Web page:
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Saturday, March 21, 2009

From Today's Halifax Chronicle-Herald

The bus driver’s attack: A completely acceptable, harmless counter-protest

Ottawa Bureau

LAST SATURDAY, a Metro Transit driver stopped his bus and jumped out to disrupt an anti-seal-hunt protest at the corner of Spring Garden Road and South Park Street by pretending to beat a stuffed seal.

The driver has not been interviewed, but protest organizer Bridget Curran said he was trying to be funny.

"He obviously thought that it was quite funny to simulate an act of violence against a seal," she said.

It is quite funny, I think, the kind of offbeat news item that gave us a crucial smile in a week when the newspaper — and life — was full of grim economic news.

The driver, whom Metro Transit has suspended with pay, likely should not have abandoned his bus, but it is difficult not to be cheered by his display of impish humour if you, like me, are an instinctive supporter of the seal hunt.

But Ms. Curran, director of the Atlantic Canadian Anti-Sealing Coalition, said it’s "extremely alarming" that no charges have been laid against the driver.

"What the police are saying by not charging him is that it’s completely acceptable," she said.

I hope that’s what they’re saying, because it seems to me like a completely acceptable impromptu counter-protest, harmlessly making fun of the protesters.

This whole issue comes down to one question: whether or not you think it’s acceptable to club seals.

Like a lot of Atlantic Canadians, I think it’s an acceptable — even praiseworthy — part of our East Coast tradition of making a living from the sea, tied up in my mind, in a muddled, romantic way, with our beautiful fishing and seafaring traditions and my admiration of the stoic outport fishermen of Newfoundland.

Thus, for me, being in favour of the seal hunt is a question of loyalty.

For opponents, though, it’s plainly awful to use clubs to smash in the heads of juvenile seals, skin them and leave the bloody carcasses on the ice.

The people opposed to the hunt — many of them young women — are motivated by a real love of animals, a deep affection that is incomprehensible to me and that I think rests on flawed, anthropomorphic ideas about animals but that is deeply meaningful to them.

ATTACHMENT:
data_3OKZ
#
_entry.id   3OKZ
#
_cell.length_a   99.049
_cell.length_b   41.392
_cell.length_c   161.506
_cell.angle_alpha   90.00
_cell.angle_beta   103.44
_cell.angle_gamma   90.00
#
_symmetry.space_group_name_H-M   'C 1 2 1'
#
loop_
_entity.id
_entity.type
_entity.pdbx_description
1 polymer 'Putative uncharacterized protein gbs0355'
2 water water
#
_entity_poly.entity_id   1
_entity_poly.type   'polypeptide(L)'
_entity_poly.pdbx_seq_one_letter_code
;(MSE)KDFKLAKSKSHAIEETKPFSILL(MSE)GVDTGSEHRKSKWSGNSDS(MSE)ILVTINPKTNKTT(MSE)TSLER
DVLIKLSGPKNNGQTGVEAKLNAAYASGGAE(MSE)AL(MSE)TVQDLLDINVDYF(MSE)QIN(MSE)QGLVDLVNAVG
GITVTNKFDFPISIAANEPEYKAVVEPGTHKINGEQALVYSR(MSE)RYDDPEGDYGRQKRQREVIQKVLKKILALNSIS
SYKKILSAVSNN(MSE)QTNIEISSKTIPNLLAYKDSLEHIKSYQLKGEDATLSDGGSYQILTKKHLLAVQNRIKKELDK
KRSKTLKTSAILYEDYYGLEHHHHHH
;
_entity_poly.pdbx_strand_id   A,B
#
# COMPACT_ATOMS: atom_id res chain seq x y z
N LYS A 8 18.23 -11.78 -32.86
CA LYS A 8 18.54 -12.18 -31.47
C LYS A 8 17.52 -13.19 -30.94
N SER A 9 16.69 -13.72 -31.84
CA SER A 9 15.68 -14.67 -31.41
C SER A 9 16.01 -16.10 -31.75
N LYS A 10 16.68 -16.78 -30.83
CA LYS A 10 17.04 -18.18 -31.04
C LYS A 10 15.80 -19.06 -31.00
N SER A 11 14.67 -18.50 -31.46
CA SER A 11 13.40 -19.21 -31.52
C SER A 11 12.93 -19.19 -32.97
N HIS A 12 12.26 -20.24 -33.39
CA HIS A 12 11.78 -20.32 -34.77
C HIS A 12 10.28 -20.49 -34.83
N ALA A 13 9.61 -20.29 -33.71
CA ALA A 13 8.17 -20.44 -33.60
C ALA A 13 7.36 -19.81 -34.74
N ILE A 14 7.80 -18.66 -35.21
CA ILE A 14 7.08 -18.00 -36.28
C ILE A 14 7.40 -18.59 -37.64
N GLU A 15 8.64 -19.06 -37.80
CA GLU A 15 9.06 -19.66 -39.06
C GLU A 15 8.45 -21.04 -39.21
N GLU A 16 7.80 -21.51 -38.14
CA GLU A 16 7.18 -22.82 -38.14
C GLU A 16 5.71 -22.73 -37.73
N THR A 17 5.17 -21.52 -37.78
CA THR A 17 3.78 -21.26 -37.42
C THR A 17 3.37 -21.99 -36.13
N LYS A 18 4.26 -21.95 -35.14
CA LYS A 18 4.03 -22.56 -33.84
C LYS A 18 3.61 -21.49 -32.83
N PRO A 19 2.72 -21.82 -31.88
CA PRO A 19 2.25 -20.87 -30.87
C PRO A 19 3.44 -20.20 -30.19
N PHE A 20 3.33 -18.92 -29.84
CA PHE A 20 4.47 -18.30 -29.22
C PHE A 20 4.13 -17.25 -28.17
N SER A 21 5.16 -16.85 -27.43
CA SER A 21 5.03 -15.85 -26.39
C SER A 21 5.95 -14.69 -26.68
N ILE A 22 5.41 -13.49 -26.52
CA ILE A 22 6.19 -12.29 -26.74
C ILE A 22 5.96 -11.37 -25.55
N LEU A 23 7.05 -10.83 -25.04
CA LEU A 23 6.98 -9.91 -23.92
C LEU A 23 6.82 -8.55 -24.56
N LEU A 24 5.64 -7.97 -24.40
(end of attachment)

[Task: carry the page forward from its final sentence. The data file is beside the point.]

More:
While some of them, like Clayton Ruby, are hypocrites who eat meat and wear leather while protesting the seal hunt, others are vegans, who believe it is wrong to kill animals.

You can disagree with them, but if they are willing to forgo strip loins for extruded wheat gluten, you can’t question their sincerity.

But you can question their accuracy. They are motivated exclusively by a desire to stop "sadistic baby-killers" — the words of activist Paul Watson after three sealers died during last year’s hunt.

Since they are protecting helpless babies against killers, activists therefore feel comfortable bending the truth.
For years they warned that the hunt was not sustainable. When those warnings started there were two million seals. Now there are 5.6 million.

They routinely use images of cute whitecoat seals in their fundraising, although we haven’t hunted whitecoats for 20 years.

The American Humane Society has been caught lying about the effectiveness of an American boycott of Canadian seafood, part of their effort to show that the hunt costs the Canadian government more than sealers make.

In this, in fact, they may in fact be right. The coast guard provides icebreaking service to sealers every year, at some considerable but unknown cost, and the plunging price of pelts means the industry is not the bonanza it once was.

But I don’t care, any more than the anti-sealing activists care about the fact that the herd poses a threat to fish stocks if left to grow unchecked.

I believe the hunt is ecologically sustainable and as humane, more or less, as farmyard practices, but if I were to learn that it does cause suffering to seals I still wouldn’t care very much.

Those of us on either side of the issue are immune to reason, because we support or oppose the hunt for emotional reasons.

The struggle is for the hearts and minds of people who don’t already have deeply held opinions and, on that front, foes of the hunt are winning, which may mean the hunt is doomed, since it depends on foreign markets that are vulnerable to public opinion.

In the 1970s, activists managed to persuade the United States to ban the import of seal products. Now, they are about to win a ban in the European Union. Even former KGB man Vladimir Putin has bowed to pressure to end the Russian seal hunt.

In Spain this week, where they routinely torture bulls to death for sport, several hundred Spaniards stripped down in the street and splashed themselves with fake blood to protest our seal hunt.

There have been about a dozen protests in Canada this year, and the hunt hasn’t even started.

The only pro-hunt demonstration was the impromptu act of a Halifax bus driver.

The sealers had better hope that the Chinese are slow to catch on to this animal rights business.

Web Talk Comment: It's too bad there aren't more "metro bus drivers" across Canada.

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